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Wednesday, January 25, 2006

The Whole World is Laughing

Posted by on January 25 at 8:11 AM

Last year, at the height of his anti-gay celebrity, eastside Rev. Ken Hutcherson told the New York Times that his grand ambition was to become “the most feared man in America.”

Would he settle for the most laughed at man in America? Because that’s what he became yesterday, when he announced his revised plan to bend Microsoft to his anti-gay will.

The new plan (not to be confused with the old, non-existent boycott plan) is for Christian fundamentalists to all buy a few shares of Microsoft stock over the next few months and then sell those shares all at the same time, on May 1. Apparently, Hutcherson believes this will cause Microsoft’s stock price to tank, an idea that “one market expert laughed at,” according to the AP.

Over at Americblog, John Aravosis is also laughing at Hutcherson’s plan, describing the pastor as “not exactly a walking billboard for intelligent design.”

Here’s something else that’s funny: Microsoft is planning to launch a new system for placing ads with its search results in June, a move that will position the company to better compete against Google and seems highly likely to drive up Microsoft’s stock price. So, all those Hutcherson-following fundamentalists (if there are any) who rush out now and buy Microsoft, and then sell their shares on May 1, just before the stock is likely to jump well, they may come to constitute one of the dumbest classes of investors in the marketplace.

But here’s what I think is the hands-down funniest part: The AP consulted a professor at the University of Washington about Hutcherson’s planned market manipulation, and the professor said it could be illegal.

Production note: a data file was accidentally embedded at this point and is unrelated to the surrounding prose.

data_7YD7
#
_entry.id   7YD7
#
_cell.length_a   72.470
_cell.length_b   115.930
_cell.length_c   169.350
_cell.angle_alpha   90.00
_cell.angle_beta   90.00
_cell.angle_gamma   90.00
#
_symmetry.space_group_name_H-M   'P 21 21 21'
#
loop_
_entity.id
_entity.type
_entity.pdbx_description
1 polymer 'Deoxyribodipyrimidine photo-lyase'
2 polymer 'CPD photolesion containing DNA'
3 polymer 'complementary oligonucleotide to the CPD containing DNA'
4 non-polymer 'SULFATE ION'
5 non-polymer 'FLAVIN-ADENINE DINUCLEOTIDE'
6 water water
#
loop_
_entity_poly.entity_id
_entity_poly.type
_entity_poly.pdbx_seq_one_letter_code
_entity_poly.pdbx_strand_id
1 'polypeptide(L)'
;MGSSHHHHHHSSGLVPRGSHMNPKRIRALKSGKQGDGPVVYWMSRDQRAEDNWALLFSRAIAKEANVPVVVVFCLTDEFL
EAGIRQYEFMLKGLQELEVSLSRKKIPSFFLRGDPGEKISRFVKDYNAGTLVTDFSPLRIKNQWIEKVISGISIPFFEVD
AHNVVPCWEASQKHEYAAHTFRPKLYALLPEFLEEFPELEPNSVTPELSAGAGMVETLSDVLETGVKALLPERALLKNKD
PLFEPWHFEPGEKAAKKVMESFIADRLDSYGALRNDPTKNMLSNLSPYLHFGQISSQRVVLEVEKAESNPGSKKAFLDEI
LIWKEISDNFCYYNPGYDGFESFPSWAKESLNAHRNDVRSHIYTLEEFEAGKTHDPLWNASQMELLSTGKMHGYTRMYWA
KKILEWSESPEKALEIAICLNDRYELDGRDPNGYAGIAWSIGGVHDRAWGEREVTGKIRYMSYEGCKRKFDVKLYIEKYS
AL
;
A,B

How long do you think it will be before the first SEC compaint is filed? Tick, tick, tick….


CommentsRSS icon

In that oregonlive.com story under the link, I found this quote to be funny, if not telling of exactly the cloth this mench is made of...

"It's a sacrifice," he (hutcherson)said. "If they don't follow me, I've lost nothing."

ummm... so a former professional football player, who must have saved (I hope a pastor would have saved) some money that he will use to buy this stock, but he won't feel any loss? So, does he think money is the root of all evil and after he dumps his stock he will have lost nothing?

This man, based on the charater of his lies, probablly needs to be taken at face value: he will have lost nothing, because he isn't going to buy any stock himself. He is just looking for "only fools follow a fool"

Clearly, "Hutch" is one of these guys who just runs his mouth before thinking. If he were wise, he'd start a blog - at least then he could get ad revenue from doing it. Crazies love reading that shit.
As for the nutjob's plan. Well, according to Microsoft, "As of September 9, 2005, there were 10,659,471,791 shares of Microsoft common stock outstanding." Now there are about 2 billion Christians worldwide, so if he could just get every single one of them to buy a share of MSFT at $26.40/share... ok yeah, the man is just an idiot.

The Hutch over reached. Big deal- that's what ambitious people do. But the problem with this gambit is that it's a joke rather than a beautiful failure. His only hope is if there's SEC issues that prevent him from even attempting it. Along with what seems to be internal/financial problems at his church it looks like his fame will be exiting (stage right).

My favorite comment came from the NY times yesterday:

"The big boys (investors) won't even touch that one with someone ELSE's 10-foot pole"

can't find direct link, sorry

I hope they go for it. What a way to make a bunch of right-wing christian kook equity disappear at a single stroke.

My new gig involves SEC type work.

It won't matter, even if Hutch's followers follow the plan to the letter. The SEC won't care and the stocks will not make a significant move either way. The volume of ownership across the board is far too great, with millions of shares out there, and shares being so expensive that only the wealthiest of his followers could afford more than a couple.

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